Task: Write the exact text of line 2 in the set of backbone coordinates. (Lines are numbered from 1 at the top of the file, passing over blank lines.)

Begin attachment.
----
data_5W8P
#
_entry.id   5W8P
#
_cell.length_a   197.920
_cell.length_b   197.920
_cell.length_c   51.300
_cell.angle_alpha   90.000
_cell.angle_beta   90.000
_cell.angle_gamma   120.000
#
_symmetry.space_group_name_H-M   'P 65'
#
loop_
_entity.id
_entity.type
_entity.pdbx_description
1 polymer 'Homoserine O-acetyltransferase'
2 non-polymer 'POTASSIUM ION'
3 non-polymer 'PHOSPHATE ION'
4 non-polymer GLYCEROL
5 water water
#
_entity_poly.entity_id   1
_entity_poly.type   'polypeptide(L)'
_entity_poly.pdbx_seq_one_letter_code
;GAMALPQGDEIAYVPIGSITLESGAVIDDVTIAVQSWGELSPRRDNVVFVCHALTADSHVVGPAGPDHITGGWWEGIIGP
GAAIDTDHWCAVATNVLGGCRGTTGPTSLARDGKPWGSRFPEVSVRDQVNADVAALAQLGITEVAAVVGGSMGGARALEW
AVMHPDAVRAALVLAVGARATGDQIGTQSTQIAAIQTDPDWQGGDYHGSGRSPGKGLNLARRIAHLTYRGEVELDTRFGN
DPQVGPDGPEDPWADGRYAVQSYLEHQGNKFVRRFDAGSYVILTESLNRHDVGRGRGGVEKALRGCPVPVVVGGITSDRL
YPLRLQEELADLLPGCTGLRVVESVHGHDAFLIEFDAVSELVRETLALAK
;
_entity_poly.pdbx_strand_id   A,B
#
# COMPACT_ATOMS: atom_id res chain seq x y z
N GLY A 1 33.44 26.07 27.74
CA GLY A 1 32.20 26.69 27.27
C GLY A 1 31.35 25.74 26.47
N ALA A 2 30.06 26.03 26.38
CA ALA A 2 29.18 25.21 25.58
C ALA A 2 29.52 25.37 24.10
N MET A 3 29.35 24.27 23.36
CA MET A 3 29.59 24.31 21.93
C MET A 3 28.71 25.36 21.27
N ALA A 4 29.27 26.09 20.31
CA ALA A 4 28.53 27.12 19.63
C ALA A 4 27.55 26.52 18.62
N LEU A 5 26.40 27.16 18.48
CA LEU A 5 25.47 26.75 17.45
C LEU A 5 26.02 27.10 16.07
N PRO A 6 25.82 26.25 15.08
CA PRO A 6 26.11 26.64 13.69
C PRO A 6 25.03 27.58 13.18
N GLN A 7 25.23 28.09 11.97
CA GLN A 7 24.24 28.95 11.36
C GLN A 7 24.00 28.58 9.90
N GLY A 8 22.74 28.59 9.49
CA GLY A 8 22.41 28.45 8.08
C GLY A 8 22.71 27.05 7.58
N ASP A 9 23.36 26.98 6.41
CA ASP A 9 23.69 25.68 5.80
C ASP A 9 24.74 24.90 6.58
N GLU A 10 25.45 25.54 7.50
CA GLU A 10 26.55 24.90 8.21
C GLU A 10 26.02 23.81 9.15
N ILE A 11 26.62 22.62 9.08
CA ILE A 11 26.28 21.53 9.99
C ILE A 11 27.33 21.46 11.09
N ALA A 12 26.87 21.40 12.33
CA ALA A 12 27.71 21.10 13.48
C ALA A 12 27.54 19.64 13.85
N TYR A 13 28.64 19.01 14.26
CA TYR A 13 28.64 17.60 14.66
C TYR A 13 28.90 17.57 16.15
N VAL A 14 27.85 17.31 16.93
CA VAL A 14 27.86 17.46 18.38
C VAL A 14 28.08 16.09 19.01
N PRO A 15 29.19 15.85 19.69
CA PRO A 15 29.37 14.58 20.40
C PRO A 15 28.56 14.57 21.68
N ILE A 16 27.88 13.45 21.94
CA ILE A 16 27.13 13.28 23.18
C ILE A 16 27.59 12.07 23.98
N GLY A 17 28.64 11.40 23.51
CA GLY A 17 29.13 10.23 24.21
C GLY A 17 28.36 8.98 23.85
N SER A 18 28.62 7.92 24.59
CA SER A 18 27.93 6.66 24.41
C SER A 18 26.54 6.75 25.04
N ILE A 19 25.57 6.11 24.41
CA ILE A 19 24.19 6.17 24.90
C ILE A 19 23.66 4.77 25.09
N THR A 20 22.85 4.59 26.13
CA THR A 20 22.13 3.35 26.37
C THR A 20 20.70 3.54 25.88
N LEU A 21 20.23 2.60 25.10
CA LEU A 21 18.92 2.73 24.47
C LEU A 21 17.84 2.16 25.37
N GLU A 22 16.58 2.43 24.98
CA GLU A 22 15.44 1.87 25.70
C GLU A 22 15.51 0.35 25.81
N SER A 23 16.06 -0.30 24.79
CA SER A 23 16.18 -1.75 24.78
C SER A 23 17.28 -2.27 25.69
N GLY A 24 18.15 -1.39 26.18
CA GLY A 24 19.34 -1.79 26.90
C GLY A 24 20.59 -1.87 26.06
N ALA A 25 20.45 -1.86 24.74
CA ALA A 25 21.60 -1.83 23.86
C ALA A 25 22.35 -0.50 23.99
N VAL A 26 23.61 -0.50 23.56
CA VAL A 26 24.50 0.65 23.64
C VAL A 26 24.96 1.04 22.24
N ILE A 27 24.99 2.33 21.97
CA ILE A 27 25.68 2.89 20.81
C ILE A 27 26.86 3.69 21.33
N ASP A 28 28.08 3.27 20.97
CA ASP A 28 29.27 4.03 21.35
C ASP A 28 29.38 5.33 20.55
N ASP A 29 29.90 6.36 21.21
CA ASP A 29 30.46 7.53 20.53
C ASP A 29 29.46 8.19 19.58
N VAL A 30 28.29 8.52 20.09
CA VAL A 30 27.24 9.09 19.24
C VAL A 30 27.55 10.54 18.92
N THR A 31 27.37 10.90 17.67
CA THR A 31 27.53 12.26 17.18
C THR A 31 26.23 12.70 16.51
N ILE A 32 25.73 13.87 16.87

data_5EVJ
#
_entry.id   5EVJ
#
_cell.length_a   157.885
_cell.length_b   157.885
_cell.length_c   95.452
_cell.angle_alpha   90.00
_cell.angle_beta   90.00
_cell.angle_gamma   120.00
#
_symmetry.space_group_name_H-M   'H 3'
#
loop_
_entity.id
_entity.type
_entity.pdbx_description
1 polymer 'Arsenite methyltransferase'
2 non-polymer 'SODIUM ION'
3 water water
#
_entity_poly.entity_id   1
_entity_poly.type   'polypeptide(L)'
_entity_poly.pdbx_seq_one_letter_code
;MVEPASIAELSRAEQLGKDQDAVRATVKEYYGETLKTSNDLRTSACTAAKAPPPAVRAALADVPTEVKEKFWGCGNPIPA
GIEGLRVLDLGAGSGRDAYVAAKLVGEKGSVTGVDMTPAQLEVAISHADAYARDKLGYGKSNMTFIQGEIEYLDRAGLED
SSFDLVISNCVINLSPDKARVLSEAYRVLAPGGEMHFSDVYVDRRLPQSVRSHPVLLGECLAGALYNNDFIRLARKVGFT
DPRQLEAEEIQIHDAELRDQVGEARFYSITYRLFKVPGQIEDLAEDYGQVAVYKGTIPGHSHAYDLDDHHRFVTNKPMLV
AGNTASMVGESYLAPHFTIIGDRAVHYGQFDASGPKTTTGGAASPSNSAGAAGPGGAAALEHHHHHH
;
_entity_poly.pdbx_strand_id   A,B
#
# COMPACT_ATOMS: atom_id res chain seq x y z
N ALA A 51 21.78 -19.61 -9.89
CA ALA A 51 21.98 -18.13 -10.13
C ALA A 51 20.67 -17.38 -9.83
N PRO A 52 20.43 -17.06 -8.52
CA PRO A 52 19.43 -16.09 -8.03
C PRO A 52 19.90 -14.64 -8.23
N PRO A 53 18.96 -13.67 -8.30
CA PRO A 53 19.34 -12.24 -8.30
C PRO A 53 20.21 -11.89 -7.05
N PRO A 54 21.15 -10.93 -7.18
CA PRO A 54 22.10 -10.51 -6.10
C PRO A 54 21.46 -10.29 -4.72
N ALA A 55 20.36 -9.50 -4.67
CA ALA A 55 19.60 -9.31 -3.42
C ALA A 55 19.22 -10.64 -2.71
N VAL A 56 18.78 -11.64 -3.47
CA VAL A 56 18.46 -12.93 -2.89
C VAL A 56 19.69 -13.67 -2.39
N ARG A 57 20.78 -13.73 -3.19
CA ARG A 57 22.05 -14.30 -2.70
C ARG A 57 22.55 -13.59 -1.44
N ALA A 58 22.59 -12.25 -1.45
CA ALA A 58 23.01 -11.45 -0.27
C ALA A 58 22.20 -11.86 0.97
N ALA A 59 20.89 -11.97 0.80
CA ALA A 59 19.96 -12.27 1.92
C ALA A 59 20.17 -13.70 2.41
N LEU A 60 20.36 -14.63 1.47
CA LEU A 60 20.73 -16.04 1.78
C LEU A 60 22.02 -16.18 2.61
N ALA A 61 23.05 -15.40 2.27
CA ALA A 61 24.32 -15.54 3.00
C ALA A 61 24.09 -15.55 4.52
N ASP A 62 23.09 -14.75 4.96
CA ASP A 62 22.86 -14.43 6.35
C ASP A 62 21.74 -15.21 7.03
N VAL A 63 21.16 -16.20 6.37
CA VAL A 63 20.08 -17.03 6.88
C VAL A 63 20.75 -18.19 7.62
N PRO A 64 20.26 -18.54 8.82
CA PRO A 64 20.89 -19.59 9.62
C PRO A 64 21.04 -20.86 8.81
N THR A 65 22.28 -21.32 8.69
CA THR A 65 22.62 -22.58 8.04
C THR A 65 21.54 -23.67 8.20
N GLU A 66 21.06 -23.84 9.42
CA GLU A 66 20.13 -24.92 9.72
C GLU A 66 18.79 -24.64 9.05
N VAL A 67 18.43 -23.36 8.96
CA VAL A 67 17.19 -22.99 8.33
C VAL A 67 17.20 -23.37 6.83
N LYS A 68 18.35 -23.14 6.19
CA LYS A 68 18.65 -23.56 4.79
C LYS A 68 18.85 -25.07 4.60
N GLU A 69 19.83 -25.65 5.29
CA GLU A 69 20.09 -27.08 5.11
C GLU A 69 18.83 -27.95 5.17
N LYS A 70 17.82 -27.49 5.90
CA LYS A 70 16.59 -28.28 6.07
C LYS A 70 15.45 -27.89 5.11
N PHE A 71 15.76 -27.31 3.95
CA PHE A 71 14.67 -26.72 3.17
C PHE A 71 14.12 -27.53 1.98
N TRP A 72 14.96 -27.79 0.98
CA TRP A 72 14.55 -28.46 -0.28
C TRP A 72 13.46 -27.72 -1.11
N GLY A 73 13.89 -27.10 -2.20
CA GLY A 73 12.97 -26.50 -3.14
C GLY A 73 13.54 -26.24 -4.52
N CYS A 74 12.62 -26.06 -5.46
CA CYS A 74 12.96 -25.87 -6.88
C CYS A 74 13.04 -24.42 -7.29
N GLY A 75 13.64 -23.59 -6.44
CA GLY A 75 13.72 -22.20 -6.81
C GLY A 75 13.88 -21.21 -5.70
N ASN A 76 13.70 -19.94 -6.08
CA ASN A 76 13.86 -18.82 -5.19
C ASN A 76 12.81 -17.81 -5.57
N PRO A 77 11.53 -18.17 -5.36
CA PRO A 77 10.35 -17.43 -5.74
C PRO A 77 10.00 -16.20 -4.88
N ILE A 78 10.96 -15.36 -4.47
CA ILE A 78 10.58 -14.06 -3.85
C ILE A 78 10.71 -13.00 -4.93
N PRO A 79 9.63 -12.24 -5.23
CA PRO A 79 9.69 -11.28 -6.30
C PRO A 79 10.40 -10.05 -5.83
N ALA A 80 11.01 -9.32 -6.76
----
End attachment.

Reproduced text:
#